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Teaching Secrets: Taming the Dragon of Classroom Chaos

By Cossondra George — December 03, 2008 5 min read
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My classroom is not neat and tidy like some. It has that homey, lived-in, much-loved look. The tables are never quite in straight lines, the computer cords are twisted and tangled, and my teacher desk looks like a recycling center exploded on top of it.

When you are inherently disorganized, life’s simplest tasks can be overwhelming. I am a person who, left to my own devices, would simply suffocate under the piles of stuff that accumulate around me. Fortunately, I am not ashamed to admit this character flaw, and I search for tools and tricks that will help me exorcise the mighty dragon of classroom chaos—or at least force him to stay in his cave.

Over the years I have collected ideas from many teachers I have met in real and virtual spaces. While some of these strategies work well for them but not for me, others suit my teacher personality. I’ve managed to piece together enough tools to keep my classroom running fairly smoothly.

Here are my top 10 “stolen” organization secrets. They’re really only borrowed and you’re welcome to borrow any that might work for you.

1. Have specific places for students to turn in work. I use plastic stackable baskets with bold clear labels for each class period. This stops students from tossing a paper onto my desk and having it sucked into the black hole, never to be seen again.

2. Have a designated place for absent students to collect their work when they return to school. The last thing I do each day before leaving school is take care of work for absentees. I look at my attendance book and identify each student who was not present in each class period. I put exactly what we did that day—with any homework and handouts— in a basket marked both with ABSENT WORK and the particular class period. This puts the primary responsibility on the student, who knows my expectation that he or she will find the appropriate basket and act accordingly. It makes my life easier; if the question “What did I miss yesterday?” is asked, I point.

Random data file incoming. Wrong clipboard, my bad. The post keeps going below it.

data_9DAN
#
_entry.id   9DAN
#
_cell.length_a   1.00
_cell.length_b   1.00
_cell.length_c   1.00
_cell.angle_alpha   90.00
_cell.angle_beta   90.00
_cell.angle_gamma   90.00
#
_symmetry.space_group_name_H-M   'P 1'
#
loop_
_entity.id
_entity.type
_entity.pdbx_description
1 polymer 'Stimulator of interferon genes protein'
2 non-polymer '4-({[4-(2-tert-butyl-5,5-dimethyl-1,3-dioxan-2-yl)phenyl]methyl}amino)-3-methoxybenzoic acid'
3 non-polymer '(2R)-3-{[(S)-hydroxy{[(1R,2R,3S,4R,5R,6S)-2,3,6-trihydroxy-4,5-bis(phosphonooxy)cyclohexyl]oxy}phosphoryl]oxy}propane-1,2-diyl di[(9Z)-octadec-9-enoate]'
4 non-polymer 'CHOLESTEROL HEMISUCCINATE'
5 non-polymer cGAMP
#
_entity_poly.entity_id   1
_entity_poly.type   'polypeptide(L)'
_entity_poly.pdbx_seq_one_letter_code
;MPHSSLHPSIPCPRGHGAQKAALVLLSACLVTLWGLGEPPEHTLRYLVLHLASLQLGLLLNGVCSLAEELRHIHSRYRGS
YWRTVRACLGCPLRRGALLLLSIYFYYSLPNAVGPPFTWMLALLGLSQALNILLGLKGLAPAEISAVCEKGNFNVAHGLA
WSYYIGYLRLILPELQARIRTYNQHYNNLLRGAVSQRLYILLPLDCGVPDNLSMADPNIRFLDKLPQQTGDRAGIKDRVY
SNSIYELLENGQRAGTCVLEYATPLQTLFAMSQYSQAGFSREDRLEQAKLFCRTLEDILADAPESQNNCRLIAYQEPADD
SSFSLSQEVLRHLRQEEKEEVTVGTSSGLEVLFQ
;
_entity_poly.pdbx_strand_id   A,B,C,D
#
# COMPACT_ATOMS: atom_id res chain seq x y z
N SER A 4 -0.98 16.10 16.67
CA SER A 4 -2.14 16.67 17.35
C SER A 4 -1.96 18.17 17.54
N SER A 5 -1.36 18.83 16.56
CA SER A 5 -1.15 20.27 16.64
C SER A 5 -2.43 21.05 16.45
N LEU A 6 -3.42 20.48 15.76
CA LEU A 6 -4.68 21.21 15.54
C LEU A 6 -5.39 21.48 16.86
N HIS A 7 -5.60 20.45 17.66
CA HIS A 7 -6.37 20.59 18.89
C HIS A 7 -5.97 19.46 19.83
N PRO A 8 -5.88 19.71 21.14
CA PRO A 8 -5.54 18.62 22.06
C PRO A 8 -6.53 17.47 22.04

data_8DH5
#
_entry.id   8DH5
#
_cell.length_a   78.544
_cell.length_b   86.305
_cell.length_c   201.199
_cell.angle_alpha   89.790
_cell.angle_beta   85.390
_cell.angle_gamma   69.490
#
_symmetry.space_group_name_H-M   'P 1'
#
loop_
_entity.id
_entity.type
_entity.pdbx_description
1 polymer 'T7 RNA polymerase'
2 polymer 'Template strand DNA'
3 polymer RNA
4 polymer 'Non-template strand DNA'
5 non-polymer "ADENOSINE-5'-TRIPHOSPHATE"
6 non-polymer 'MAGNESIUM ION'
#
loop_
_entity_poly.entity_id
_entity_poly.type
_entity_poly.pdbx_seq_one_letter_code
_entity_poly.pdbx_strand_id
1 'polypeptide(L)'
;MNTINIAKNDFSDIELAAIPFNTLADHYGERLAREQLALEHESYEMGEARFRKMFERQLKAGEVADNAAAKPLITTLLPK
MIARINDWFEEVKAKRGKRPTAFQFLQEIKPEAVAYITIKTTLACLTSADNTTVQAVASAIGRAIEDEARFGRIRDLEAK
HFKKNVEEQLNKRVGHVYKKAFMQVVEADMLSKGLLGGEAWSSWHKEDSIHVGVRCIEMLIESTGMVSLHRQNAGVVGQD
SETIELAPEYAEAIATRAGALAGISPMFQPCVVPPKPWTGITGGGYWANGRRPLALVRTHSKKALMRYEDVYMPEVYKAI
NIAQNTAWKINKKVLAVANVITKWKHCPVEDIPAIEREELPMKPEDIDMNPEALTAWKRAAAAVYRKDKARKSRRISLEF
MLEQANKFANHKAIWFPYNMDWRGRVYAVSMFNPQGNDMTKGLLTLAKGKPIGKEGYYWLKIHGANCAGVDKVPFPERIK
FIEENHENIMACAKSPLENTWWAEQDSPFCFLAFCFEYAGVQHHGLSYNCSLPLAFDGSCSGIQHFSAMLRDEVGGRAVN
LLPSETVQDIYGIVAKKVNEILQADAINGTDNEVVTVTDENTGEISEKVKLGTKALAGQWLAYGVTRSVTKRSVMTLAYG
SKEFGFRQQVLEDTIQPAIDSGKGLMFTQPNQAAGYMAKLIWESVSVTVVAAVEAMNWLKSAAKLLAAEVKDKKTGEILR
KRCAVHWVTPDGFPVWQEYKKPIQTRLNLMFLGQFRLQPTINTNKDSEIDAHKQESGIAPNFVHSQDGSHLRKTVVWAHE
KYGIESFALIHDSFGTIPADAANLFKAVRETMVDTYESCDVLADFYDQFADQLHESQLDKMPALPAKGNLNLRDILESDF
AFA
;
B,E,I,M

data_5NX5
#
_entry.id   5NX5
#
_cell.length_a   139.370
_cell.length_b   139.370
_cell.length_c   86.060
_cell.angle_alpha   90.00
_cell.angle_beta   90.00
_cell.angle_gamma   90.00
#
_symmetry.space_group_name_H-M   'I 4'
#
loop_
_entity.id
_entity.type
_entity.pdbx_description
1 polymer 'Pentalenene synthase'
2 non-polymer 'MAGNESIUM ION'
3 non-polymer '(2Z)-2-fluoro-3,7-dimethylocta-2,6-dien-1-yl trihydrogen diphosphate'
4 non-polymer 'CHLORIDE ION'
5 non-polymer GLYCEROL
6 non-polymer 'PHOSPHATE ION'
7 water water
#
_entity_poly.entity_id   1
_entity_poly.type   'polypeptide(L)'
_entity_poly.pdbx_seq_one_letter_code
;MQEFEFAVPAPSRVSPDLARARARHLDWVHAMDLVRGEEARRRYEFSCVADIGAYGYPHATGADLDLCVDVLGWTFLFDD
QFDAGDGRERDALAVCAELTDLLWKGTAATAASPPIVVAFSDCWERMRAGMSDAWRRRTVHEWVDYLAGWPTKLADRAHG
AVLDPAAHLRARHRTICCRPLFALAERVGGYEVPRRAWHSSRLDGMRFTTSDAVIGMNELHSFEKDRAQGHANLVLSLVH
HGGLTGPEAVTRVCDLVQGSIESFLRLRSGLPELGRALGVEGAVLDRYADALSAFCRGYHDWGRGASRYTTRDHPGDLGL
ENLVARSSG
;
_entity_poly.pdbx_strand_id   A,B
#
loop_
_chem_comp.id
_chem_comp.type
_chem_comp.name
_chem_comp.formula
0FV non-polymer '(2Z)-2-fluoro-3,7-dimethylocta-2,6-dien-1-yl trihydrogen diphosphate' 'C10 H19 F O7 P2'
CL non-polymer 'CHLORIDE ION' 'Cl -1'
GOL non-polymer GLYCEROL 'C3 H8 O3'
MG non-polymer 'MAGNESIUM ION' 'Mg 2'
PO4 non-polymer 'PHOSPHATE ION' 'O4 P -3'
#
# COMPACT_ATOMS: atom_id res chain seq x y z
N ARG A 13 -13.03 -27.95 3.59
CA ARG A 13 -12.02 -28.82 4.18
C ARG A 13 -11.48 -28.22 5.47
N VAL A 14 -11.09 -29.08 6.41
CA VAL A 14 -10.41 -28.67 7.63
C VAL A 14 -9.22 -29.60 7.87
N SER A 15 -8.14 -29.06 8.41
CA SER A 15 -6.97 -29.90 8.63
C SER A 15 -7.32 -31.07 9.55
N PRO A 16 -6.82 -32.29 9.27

3. Have a NO NAME folder. Unless you teach in Lake Wobegon, your students will, on occasion, turn in work without their name. Certainly, my middle schoolers will! Later, when they note a missing assignment, you can ask: “Did you check the No Name folder?” I frequently hold up my red No Name folder with a declaration like, “Mr. No Name has an A in math! Do you?”

4. Use an online grading program. If your district does not use something like Pearson’s PowerSchool student information system (the one we use), fight to get it. Such systems make it possible to share grades and other information via the Internet with students and parents. This makes for fewer parent phone calls, fewer students asking questions about their grades, less time spent preparing lists of missing assignments, and best of all, no last-minute panic at report card time. Parents and students appreciate having instant access to what is missing and what is due. But do not get behind on grading. You expect students to turn work in on time; have the courtesy to assess and return that work promptly. And frankly, I find myself much more accountable when grades are posted for parents to view.